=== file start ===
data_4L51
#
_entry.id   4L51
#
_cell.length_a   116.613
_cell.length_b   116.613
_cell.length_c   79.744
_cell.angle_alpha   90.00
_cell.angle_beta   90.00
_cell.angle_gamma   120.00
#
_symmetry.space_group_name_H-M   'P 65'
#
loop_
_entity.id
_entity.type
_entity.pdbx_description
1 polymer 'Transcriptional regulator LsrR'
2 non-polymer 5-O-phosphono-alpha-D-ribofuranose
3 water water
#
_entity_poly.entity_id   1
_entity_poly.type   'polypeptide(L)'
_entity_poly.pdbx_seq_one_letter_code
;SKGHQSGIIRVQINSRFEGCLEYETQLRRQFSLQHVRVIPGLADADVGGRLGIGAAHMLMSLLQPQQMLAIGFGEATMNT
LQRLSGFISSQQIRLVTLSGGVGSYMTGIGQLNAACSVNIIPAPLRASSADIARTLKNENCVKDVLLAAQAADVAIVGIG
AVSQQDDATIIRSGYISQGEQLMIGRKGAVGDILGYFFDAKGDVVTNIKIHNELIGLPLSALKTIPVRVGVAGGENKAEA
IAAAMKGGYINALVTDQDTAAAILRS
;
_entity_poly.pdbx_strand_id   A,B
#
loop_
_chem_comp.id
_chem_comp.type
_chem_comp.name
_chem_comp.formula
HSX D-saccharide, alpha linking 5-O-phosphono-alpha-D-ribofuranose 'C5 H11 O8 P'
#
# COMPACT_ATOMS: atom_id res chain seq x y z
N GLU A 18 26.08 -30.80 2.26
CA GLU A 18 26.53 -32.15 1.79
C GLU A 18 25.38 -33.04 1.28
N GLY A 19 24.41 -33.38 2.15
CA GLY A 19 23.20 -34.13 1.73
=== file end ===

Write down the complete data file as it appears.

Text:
data_4L51
#
_entry.id   4L51
#
_cell.length_a   116.613
_cell.length_b   116.613
_cell.length_c   79.744
_cell.angle_alpha   90.00
_cell.angle_beta   90.00
_cell.angle_gamma   120.00
#
_symmetry.space_group_name_H-M   'P 65'
#
loop_
_entity.id
_entity.type
_entity.pdbx_description
1 polymer 'Transcriptional regulator LsrR'
2 non-polymer 5-O-phosphono-alpha-D-ribofuranose
3 water water
#
_entity_poly.entity_id   1
_entity_poly.type   'polypeptide(L)'
_entity_poly.pdbx_seq_one_letter_code
;SKGHQSGIIRVQINSRFEGCLEYETQLRRQFSLQHVRVIPGLADADVGGRLGIGAAHMLMSLLQPQQMLAIGFGEATMNT
LQRLSGFISSQQIRLVTLSGGVGSYMTGIGQLNAACSVNIIPAPLRASSADIARTLKNENCVKDVLLAAQAADVAIVGIG
AVSQQDDATIIRSGYISQGEQLMIGRKGAVGDILGYFFDAKGDVVTNIKIHNELIGLPLSALKTIPVRVGVAGGENKAEA
IAAAMKGGYINALVTDQDTAAAILRS
;
_entity_poly.pdbx_strand_id   A,B
#
loop_
_chem_comp.id
_chem_comp.type
_chem_comp.name
_chem_comp.formula
HSX D-saccharide, alpha linking 5-O-phosphono-alpha-D-ribofuranose 'C5 H11 O8 P'
#
# COMPACT_ATOMS: atom_id res chain seq x y z
N GLU A 18 26.08 -30.80 2.26
CA GLU A 18 26.53 -32.15 1.79
C GLU A 18 25.38 -33.04 1.28
N GLY A 19 24.41 -33.38 2.15
CA GLY A 19 23.20 -34.13 1.73